Defense Articles and Services Under the Foreign Assistance Act and the Arms Export Control Act,”
March 11, 1997.
9.
Dana Priest, The Mission, (New York: WW Norton, 2003) p. 102.
10. State Department, “US-Uzbekistan Joint Commission: Non-Proliferation,” March 4, 1998; “Text: Statement on US-Uzbekistan Joint Commission,” USIS Washington File, February 27, 1998.
11.
DOD, DSCA, report to Jesse Helms, Chairman, Senate Foreign Relations Committee, March 30, 1999.
12. Dana Priest, The Mission, p. 102; National Commission on Terrorist Attacks Upon the United States
(The 9/11 Commission), Final Report, July 23, 2004, p. 197.
13.
Jim Nichol, “Central Asia’s Security: Issues and Implications for US Interests,” CRS Report for Congress, February 25, 2009, p. 27.
14. Dana Priest, The Mission, pp. 99–102.
15.
Pursuant to Sec. 1317 of PL 103-337; House International Relations Committee, “Committee Business
Scheduled Week of April 2, 2001,” archived at www.foreignaffairs.house.gov/archives/107/surv0402.
htm (accessed Feb 15, 2010).
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16. Interfax, “US instructs Interior Ministry staff in countering arms proliferation,” June 21, 2001 as
translated in FBIS Document CEP20010621000349.
17. DOD, Office of the Assistant Secretary of Defense (Public Affairs), News Transcript, “Secretary Rumsfeld Press Conference with President of Uzbekistan,” October 8, 2001 (press conference took place
on October 5), www.defense.gov/Transcripts/Transcript.aspx?TranscriptID=2020 (accessed February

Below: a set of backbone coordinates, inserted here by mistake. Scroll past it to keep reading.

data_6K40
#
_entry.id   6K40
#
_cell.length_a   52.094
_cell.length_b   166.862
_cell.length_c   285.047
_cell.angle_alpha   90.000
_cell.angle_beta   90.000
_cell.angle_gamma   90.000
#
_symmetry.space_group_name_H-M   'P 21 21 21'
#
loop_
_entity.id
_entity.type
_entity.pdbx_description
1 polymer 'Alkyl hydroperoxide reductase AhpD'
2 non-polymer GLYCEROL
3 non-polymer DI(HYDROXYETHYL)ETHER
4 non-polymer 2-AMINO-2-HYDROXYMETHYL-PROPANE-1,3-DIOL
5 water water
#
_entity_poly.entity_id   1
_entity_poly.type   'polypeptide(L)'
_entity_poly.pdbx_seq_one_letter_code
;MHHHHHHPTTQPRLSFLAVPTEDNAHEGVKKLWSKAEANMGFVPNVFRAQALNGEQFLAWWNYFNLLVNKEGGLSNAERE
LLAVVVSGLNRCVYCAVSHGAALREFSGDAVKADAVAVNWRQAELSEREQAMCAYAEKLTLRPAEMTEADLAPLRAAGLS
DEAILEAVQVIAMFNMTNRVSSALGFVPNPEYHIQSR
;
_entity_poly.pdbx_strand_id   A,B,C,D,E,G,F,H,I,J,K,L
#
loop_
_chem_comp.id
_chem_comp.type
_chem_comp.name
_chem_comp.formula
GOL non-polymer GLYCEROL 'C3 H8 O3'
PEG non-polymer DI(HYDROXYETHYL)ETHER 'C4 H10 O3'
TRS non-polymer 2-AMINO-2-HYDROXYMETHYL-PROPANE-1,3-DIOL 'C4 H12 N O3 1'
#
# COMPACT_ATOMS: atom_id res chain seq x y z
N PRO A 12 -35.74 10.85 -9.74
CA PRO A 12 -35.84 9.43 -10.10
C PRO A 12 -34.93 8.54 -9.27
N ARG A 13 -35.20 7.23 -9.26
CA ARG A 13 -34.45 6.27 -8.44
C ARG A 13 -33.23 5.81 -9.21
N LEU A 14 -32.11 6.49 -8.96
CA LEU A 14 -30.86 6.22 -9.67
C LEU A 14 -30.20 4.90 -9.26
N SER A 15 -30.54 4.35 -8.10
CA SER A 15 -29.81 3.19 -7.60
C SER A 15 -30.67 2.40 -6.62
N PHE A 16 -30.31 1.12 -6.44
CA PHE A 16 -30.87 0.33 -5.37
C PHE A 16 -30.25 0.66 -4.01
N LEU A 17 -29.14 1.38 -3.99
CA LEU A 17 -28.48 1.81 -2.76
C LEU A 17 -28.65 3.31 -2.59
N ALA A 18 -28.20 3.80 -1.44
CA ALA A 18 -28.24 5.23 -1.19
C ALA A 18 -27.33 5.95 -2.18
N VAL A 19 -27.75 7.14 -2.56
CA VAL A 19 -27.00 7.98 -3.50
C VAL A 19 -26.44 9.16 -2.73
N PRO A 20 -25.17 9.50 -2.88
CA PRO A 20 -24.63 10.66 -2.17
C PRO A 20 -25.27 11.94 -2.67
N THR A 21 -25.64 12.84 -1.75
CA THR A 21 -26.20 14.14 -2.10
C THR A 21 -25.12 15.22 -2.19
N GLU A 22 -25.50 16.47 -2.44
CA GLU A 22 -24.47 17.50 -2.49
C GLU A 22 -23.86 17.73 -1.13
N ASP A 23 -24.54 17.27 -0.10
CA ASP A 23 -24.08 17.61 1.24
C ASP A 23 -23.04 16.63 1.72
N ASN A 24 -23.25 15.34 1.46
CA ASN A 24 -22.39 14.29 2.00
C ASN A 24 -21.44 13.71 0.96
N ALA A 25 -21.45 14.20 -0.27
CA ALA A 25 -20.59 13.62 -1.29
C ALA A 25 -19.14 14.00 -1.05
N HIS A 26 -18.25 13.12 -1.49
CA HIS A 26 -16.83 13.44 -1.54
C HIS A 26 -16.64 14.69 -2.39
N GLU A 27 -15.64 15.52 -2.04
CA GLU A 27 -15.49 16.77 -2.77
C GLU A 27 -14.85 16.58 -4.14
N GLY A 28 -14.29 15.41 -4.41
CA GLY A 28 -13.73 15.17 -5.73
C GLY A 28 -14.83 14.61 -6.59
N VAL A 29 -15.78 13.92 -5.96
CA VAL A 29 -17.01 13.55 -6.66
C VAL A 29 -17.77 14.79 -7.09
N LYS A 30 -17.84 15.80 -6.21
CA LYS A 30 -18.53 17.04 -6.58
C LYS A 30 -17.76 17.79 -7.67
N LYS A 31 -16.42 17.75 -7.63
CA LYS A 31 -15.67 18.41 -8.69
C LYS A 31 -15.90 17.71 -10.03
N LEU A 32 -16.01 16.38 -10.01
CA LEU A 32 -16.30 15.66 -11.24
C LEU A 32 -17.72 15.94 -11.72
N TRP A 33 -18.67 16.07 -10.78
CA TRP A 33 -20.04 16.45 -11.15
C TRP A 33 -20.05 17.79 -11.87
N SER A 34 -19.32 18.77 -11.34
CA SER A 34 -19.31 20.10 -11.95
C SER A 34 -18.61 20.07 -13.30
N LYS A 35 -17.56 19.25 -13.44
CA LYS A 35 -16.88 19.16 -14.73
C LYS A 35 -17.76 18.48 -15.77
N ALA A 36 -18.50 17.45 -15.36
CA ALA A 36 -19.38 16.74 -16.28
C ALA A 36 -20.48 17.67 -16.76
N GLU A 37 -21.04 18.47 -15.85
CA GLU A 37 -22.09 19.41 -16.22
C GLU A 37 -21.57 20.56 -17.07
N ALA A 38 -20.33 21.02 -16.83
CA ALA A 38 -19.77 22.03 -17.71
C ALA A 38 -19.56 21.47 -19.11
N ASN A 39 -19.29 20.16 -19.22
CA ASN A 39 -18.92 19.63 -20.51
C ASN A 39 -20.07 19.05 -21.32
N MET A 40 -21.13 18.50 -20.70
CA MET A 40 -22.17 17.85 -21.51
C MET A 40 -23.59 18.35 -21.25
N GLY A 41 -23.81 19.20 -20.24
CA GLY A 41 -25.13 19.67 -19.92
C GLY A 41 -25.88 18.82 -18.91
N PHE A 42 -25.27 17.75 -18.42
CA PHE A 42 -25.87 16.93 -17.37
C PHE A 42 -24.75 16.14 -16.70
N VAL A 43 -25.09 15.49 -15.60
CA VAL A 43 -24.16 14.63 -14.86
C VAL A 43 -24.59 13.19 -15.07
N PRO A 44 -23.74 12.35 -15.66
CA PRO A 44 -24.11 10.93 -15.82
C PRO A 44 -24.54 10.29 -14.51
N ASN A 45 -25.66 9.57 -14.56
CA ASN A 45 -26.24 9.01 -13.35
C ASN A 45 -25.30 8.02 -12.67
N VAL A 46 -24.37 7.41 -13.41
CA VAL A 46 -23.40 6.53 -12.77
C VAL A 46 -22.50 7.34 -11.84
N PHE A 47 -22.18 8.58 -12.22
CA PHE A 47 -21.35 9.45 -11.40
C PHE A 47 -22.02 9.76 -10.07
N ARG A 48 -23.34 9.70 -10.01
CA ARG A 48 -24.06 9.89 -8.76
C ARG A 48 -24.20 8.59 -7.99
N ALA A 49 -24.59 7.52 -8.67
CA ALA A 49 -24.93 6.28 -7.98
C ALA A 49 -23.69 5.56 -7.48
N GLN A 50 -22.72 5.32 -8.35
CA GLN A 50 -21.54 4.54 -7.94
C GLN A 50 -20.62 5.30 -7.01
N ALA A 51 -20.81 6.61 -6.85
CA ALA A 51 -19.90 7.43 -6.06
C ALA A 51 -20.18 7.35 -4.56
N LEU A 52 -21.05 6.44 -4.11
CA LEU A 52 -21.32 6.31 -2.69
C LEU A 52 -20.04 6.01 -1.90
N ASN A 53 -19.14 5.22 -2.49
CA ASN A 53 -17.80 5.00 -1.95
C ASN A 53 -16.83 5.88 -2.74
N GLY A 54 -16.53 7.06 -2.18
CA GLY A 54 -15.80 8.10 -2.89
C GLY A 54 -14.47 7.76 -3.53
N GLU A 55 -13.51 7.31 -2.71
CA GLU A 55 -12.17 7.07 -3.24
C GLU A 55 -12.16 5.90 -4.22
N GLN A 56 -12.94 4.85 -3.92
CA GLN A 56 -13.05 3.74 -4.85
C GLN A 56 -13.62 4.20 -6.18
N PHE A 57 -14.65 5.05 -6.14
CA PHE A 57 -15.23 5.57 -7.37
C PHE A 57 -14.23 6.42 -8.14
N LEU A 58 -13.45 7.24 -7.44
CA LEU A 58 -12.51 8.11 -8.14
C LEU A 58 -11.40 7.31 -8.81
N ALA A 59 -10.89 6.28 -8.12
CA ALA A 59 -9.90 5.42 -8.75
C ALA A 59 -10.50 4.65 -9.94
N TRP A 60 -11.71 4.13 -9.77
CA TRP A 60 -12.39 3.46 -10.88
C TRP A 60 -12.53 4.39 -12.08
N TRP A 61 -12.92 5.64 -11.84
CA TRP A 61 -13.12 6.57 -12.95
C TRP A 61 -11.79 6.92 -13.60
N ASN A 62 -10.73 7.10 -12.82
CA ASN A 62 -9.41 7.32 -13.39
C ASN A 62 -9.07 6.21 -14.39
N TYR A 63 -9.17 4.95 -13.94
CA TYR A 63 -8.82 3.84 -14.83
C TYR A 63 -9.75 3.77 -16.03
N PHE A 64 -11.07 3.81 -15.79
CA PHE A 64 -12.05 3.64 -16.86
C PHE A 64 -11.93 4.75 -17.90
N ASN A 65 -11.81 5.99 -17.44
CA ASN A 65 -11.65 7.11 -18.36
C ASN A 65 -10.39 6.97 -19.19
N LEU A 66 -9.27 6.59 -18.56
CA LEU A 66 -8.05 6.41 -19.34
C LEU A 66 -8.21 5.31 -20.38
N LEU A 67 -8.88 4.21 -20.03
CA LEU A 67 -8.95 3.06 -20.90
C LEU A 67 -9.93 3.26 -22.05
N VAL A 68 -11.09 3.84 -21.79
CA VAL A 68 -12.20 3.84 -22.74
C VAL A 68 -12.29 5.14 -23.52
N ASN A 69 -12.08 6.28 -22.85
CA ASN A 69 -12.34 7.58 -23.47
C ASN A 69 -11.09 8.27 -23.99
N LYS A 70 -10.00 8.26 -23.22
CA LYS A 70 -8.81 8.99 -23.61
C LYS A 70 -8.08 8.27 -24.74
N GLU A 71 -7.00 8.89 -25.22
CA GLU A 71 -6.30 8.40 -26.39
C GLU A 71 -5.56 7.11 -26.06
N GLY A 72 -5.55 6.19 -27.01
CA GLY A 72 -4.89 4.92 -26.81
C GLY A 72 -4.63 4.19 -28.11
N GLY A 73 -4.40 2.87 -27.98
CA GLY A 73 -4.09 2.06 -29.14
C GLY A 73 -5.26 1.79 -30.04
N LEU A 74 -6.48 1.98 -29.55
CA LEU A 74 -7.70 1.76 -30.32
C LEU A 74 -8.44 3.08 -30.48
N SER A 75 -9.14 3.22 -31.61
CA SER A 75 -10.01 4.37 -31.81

15, 2010) and “Joint Statement between the Government of the United States of America and the
Government of the Republic of Uzbekistan,” www.state.gov/r/pa/prs/ps/2001/index.cfm?docid=5354
(accessed January 9, 2009).
18. State Department, Congressional Budget Justification for FY 2004, p. 388.
19. Text accessed via State Department treaty website.
20. State Department, Press Statement by Philip T. Reeker, Deputy Spokesman, “United States-Uzbekistan
Joint Security Cooperation Consultations,” April 15, 2003, www.state.gov/r/pa/prs/ps/2003/19665.
htm (accessed January 9, 2009).
21. Jim Nichol, “Central Asia’s Security: Issues and Implications for US Interests,” CRS Report for Congress, 25 February 2009, p. 29.
22. The White House, Presidential Determination No. 2004–19, “Waiver of Restrictions on Assistance
to the Republic of Uzbekistan under the Cooperative Threat Reduction Act of 1993 and Title V of
the FREEDOM Support Act,” December 30, 2003 (edocket.access.gpo.gov/2004/04-1148.htm). In a
remarkable move, section 1306 of the National Defense Authorization Act for FY 2003 (PL 107-314)